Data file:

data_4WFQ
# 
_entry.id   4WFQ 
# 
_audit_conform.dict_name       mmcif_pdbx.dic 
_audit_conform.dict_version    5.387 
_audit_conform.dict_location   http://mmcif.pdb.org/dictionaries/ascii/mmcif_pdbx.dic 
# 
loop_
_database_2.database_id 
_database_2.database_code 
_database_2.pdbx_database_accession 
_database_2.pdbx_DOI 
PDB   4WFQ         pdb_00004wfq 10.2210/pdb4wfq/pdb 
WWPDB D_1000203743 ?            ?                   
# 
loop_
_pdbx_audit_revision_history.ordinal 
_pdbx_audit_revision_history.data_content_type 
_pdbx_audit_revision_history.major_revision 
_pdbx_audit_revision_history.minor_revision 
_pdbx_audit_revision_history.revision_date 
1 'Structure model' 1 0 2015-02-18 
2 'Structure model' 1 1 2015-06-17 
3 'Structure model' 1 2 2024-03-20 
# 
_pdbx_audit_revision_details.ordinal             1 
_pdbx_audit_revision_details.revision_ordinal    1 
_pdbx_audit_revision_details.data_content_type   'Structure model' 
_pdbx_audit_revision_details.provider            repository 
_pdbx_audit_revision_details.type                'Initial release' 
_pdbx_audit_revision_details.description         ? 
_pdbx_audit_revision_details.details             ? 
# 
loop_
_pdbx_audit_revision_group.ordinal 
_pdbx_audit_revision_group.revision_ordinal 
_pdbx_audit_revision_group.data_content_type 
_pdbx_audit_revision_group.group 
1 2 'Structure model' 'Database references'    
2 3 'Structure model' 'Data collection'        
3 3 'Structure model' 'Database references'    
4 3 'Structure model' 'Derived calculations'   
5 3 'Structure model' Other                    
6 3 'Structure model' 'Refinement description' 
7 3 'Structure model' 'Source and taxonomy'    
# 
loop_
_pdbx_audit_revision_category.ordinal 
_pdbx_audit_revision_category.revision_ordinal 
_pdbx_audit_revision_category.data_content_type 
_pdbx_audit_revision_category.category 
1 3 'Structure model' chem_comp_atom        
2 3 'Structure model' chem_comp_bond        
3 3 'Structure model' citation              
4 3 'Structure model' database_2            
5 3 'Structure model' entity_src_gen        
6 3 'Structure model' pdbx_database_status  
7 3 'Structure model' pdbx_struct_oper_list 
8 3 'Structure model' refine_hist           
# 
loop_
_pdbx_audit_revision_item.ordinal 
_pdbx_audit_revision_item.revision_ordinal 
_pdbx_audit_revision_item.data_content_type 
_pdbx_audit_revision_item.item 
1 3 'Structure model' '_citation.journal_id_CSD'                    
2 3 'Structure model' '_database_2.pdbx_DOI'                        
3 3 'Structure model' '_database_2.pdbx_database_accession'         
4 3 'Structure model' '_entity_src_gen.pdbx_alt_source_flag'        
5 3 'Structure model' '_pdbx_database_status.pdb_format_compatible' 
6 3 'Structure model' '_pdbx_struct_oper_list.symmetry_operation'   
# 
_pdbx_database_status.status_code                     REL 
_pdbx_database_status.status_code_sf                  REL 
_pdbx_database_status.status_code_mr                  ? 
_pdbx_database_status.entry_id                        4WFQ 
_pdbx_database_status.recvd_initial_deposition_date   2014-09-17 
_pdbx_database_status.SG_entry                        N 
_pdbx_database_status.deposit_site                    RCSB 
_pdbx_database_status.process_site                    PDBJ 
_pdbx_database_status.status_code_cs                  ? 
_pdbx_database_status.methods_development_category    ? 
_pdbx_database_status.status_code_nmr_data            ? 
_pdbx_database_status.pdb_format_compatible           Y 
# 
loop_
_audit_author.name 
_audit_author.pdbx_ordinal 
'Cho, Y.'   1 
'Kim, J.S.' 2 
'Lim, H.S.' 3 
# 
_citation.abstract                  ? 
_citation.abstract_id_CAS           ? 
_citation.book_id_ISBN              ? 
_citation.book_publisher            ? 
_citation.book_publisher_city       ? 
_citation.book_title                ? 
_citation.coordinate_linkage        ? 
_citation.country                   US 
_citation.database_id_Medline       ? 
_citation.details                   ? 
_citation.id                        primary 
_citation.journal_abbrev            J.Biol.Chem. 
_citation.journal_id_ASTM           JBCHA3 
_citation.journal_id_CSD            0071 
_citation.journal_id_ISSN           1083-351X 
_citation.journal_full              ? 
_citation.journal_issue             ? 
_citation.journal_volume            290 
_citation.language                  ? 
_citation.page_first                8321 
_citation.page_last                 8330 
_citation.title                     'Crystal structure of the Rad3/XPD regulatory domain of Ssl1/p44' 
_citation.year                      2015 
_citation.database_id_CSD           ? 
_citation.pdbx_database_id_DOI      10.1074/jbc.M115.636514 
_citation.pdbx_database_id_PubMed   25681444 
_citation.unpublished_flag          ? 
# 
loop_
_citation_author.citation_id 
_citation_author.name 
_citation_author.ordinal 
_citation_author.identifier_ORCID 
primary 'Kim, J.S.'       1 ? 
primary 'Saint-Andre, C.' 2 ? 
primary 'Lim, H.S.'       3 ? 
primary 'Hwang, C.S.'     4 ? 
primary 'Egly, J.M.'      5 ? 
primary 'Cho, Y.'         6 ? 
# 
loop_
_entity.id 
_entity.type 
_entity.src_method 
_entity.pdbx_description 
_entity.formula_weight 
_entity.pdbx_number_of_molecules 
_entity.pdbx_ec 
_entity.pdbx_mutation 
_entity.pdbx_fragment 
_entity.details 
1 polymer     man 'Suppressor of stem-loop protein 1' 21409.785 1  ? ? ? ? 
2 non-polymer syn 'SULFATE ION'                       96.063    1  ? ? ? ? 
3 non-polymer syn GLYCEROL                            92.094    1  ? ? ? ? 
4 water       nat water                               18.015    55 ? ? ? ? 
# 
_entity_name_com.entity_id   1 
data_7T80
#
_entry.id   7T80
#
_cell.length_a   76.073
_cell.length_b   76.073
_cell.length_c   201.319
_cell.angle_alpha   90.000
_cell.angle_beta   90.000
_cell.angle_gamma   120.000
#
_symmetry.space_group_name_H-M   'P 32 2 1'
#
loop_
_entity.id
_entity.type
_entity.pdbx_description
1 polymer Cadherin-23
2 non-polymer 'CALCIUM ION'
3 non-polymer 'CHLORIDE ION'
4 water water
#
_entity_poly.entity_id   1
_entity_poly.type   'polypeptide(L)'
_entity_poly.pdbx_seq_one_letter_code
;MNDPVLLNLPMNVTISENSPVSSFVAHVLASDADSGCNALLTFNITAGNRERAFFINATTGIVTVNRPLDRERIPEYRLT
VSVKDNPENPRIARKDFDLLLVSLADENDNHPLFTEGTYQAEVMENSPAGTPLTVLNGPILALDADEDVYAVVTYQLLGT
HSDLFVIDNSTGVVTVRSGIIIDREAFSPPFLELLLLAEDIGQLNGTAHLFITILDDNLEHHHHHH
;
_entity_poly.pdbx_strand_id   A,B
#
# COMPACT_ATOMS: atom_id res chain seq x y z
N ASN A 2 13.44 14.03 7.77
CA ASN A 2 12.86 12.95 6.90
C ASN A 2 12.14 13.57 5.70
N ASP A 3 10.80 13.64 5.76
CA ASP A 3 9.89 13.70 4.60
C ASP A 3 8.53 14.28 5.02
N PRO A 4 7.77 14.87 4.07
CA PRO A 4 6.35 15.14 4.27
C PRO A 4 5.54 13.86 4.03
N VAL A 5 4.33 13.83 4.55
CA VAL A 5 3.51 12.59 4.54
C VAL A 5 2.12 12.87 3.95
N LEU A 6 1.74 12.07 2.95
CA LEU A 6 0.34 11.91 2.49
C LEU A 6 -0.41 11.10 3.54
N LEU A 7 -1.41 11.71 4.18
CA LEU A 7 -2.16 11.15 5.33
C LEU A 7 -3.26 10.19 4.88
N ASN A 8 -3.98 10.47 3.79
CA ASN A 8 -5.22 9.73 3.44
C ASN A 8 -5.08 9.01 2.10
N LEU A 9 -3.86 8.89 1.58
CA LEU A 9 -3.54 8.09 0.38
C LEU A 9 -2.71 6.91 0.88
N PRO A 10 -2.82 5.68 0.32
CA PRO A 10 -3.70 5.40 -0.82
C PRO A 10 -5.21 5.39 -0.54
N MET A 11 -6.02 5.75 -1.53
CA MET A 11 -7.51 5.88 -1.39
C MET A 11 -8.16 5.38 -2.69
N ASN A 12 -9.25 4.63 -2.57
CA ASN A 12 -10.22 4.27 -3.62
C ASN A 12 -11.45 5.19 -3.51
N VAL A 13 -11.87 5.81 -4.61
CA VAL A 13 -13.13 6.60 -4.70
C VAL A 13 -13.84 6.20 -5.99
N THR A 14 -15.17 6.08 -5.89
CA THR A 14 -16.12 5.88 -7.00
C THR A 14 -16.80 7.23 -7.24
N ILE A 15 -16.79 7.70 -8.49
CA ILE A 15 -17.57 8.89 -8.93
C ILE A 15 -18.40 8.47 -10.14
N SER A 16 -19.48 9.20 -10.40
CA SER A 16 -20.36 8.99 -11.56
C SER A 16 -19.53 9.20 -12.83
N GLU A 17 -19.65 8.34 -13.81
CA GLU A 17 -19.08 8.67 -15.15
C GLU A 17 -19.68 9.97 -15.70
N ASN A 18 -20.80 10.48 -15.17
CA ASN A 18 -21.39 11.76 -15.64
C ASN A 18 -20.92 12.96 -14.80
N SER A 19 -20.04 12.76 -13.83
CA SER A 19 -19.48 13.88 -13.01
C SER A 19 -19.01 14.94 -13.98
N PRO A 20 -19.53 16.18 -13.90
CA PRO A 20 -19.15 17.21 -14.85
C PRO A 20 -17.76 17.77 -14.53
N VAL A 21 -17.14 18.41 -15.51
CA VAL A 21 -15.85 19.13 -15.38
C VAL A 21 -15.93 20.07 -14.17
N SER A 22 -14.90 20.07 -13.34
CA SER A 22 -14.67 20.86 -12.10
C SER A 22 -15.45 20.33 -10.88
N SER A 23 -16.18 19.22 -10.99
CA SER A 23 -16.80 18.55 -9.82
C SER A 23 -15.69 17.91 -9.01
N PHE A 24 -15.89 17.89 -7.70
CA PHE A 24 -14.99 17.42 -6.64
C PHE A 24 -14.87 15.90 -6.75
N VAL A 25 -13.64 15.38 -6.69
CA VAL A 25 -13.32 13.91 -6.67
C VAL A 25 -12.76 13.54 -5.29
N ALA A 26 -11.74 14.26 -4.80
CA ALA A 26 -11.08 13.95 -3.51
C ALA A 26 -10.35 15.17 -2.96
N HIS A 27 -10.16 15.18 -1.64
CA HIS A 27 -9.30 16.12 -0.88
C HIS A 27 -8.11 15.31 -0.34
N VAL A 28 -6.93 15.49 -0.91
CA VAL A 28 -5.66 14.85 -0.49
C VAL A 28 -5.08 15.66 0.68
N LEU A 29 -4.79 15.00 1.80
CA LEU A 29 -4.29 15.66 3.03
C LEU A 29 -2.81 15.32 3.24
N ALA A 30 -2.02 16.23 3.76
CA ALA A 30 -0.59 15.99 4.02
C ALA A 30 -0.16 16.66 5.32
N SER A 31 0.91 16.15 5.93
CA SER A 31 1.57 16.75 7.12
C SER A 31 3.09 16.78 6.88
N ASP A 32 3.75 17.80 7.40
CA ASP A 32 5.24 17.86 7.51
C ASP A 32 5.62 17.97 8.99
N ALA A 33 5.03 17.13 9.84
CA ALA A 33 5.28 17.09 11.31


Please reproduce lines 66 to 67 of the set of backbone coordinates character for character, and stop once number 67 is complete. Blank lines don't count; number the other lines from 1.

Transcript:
_pdbx_audit_revision_item.item 
1 3 'Structure model' '_citation.journal_id_CSD'                    